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antonpablo said:All I want is for them to figure out a way to get rid of that ugly plastic antenna strip on the back and make a truly all metal iPhone. That's all..
The only people who really believe the vinyl is a decent recording medium are those too young to remember what it was like when that's all we had. I struggle not to laugh out loud when some young hipster is trying to convince me of the superiority of their vinyl records and how they capture the "true sound" of the artist and all that BS.
Speaking as a former owner of a 10,000 record collection (when vinyl was king) ... the sound quality is awful, even a single play of a record basically ruins it, the equipment is ridiculously "fiddly," it also produces heavily distorted sound and is as about far from "archival" as one can get.
Even back in the day, a real collector would only play their vinyl record for the one time that was necessary to transfer it to tape or CD. Then they played the tape or the CD and put the vinyl away. Vinyl not only sucks, it pretty much always has.
macky the macky said:Prof_Peabody said:Siri doesn't do this at all. "Chat-bot" in this context generally means text not voice. Siri does not do text.
If you want your question to be looked up on the web, you also then still have to select "Search the Web" to get Internet results, which as I have argued above, is an extra step as opposed to merely opening the browser and typing your search in there. At least that's the way it looks to me. Perhaps there is a setting which I overlooked?
patsu said:Prof_Peabody said:Oh, well true enough. I don't give a rat's behind about the Google angle. I would just be interested in a Siri chatbot because of Siri's poor voice-recognition.
If I could open Siri and ask a question in text, I could save a HUGE amount of wasted time. That would be brilliant.
I agree adding text commands to Spotlight might be useful.
But Siri voice recognition is very accurate for me.
I had to go to Settings and set my English accent. Have been using it everyday for navigation, setting reminder, and occasionally text my wife.
Like you, I have thought it might be down to accents. I believe Apple expects you to have a Cockney accent for instance if you set the language to "British English," not realising perhaps that there are multiple English accents and many English and British people around the world who have no accent at all, but merely prefer to use English instead of American. Its been many years now and my suspicion is that Apple doesn't seem to have made any allowances for the possibility that an American might want "proper" English settings or that a Frenchman might be living in China, but using Belgian language settings etc. It all seems very crudely done and overly biased towards America as a lot of Apple's things are.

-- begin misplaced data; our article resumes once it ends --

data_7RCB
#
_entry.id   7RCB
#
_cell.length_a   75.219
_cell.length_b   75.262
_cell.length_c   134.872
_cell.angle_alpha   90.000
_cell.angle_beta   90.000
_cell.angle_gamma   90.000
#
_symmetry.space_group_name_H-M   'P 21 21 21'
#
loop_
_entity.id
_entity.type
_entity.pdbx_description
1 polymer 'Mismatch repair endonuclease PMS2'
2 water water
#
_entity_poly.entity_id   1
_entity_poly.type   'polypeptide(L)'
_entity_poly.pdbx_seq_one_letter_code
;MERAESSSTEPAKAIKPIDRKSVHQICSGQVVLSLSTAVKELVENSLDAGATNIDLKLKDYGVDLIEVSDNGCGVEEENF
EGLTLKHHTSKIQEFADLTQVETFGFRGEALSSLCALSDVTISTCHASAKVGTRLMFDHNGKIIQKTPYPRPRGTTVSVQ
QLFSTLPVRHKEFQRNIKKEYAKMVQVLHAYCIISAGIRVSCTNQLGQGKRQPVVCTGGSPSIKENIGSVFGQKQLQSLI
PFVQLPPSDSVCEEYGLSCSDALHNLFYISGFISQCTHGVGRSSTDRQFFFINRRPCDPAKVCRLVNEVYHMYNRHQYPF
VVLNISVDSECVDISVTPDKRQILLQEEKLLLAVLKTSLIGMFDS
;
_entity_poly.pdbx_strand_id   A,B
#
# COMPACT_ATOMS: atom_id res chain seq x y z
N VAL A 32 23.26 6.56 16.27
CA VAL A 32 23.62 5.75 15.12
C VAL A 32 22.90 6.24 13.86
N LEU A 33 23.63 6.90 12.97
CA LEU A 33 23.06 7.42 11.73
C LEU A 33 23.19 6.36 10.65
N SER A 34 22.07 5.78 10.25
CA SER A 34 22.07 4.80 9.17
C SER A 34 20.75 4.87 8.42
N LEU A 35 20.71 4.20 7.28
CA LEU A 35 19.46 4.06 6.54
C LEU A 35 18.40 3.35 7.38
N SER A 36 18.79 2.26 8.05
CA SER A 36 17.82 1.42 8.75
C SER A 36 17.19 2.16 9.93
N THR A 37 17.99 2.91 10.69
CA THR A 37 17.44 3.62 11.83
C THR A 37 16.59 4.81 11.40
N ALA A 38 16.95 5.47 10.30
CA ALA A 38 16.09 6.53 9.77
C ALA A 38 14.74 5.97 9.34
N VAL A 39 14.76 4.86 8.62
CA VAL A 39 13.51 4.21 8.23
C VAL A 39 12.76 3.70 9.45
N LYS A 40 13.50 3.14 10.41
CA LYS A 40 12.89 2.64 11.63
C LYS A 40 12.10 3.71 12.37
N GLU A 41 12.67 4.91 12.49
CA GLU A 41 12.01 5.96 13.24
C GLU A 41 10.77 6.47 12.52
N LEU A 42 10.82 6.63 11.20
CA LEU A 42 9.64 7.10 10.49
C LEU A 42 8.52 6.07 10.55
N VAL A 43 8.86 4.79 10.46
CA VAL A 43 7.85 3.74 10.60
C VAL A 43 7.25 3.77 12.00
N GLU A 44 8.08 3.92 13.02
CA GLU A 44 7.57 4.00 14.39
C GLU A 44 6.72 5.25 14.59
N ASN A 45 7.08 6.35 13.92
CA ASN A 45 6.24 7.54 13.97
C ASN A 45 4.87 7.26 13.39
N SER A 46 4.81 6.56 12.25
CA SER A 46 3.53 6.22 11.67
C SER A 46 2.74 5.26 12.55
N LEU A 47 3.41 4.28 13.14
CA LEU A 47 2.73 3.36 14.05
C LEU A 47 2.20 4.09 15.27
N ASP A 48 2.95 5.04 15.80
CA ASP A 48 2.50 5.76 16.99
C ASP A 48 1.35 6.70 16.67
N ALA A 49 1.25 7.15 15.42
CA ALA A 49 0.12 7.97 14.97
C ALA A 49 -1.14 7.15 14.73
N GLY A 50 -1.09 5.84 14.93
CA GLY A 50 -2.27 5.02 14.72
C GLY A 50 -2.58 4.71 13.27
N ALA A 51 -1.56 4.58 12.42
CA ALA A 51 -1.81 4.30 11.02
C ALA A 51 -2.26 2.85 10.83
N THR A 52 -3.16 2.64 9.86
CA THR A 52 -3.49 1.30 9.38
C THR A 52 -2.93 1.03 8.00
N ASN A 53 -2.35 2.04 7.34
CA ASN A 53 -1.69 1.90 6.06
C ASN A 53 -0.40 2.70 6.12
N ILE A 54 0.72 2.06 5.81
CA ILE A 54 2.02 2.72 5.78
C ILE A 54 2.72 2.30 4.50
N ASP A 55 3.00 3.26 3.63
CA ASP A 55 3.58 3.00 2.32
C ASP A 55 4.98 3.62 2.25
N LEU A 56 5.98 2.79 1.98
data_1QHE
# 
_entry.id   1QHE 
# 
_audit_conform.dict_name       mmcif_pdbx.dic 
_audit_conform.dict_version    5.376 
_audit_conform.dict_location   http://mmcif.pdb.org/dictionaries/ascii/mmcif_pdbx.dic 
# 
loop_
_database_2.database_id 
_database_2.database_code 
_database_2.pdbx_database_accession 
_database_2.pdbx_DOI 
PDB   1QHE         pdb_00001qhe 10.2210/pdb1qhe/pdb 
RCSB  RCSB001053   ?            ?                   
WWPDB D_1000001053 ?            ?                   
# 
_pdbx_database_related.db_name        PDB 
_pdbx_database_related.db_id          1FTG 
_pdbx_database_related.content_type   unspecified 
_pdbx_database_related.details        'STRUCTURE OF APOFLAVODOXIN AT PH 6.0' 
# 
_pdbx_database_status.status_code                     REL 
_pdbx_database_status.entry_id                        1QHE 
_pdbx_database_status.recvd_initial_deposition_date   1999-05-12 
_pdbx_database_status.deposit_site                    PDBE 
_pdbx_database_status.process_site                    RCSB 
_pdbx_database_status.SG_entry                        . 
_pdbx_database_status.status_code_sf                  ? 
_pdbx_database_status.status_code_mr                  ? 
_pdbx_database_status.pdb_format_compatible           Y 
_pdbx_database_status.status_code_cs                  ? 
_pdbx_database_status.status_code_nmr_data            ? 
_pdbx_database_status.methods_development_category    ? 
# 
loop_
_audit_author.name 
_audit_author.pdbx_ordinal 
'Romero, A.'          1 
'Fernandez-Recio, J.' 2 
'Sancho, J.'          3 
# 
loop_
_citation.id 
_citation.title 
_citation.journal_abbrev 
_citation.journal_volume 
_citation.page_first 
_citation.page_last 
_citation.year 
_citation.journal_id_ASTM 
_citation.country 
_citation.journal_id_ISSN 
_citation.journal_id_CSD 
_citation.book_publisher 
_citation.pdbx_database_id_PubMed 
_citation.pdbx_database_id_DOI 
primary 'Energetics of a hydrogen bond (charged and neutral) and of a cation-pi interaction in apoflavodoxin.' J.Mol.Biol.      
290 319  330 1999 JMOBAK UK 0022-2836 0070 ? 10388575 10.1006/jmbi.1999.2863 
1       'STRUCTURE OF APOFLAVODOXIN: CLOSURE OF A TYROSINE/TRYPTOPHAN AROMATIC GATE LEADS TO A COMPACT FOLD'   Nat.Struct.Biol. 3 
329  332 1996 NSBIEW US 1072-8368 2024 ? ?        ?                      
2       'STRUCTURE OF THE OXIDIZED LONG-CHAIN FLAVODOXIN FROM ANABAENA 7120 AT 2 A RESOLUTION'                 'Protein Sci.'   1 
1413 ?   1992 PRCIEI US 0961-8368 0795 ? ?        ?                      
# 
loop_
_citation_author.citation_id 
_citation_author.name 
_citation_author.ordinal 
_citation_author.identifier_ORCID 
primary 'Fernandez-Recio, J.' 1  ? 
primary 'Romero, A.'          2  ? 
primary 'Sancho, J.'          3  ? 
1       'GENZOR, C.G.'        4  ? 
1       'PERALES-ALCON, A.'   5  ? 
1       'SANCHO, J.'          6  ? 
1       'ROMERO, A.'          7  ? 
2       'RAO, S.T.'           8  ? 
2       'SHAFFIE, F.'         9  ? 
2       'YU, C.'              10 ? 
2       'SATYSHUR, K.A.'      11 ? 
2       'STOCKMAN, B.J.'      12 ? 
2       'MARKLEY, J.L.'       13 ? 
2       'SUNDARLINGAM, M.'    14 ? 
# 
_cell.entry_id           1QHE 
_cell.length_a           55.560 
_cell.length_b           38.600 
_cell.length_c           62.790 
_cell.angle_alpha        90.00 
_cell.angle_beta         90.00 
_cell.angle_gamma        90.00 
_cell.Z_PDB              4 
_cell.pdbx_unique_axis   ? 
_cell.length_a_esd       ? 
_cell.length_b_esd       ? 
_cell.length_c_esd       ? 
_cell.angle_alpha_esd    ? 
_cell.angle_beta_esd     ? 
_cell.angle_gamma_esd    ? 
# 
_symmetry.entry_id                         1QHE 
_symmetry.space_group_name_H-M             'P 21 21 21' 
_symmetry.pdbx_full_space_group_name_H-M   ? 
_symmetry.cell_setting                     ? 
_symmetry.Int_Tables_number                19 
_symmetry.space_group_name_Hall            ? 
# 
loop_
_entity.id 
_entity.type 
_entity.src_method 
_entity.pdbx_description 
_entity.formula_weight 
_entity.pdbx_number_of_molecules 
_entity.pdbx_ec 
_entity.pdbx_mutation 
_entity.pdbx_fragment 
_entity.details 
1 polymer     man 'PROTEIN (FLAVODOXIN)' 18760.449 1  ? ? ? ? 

Spotlight is a good suggestion and the exact spot in the OS where a "Siri chatbot" should actually be located, but it fails also unfortunately. All that happens if you type in a question in Spotlight is that it presents you with three options: Search the Web, Search the App Store, and Search Maps. The last two are things I rarely need and even if I did, I could just search within the actual maps app or the store app. The "Search the Web" option covers the majority of what Siri does of course, but then I could also just open the browser and search there which would be one step less and give the same result.
In other words, when you are using Spotlight, you aren't actually using Siri. There is no connection to any of the sources that Siri uses to get the answer to your question other than the three manual options which are a waste of time as described. One is far better off just opening Safari and typing the question into the search bar. Especially since the vast majority of the time, Siri will just take your mangled request and shoot it over to Safari anyway.
Also, you have to turn off "Siri Advertisements" (they call them 'suggestions') to use Spotlight without going insane anyway (at least IMO). You will be bombarded with massive amounts of useless and irrelevant information otherwise (advertisements for local businesses, apps & app services essentially), even though the results for the search will be the same.
rogifan_old said:shard said:Traditionally if past releases are a guide, the change in number is always a major release and not just cosmetically.
I would think (again no facts to back this up) that the majority of people actually buy a new phone when they drop their old one in the toilet or in a bar, or their contract runs out and that very few people actually "wait" for a model of any kind other than pure tech heads. Mostly people go to the phone store when they need a phone, and the guy at the phone store (it's never a girl is it?), tells them what they should buy. Typically the shiniest, latest one.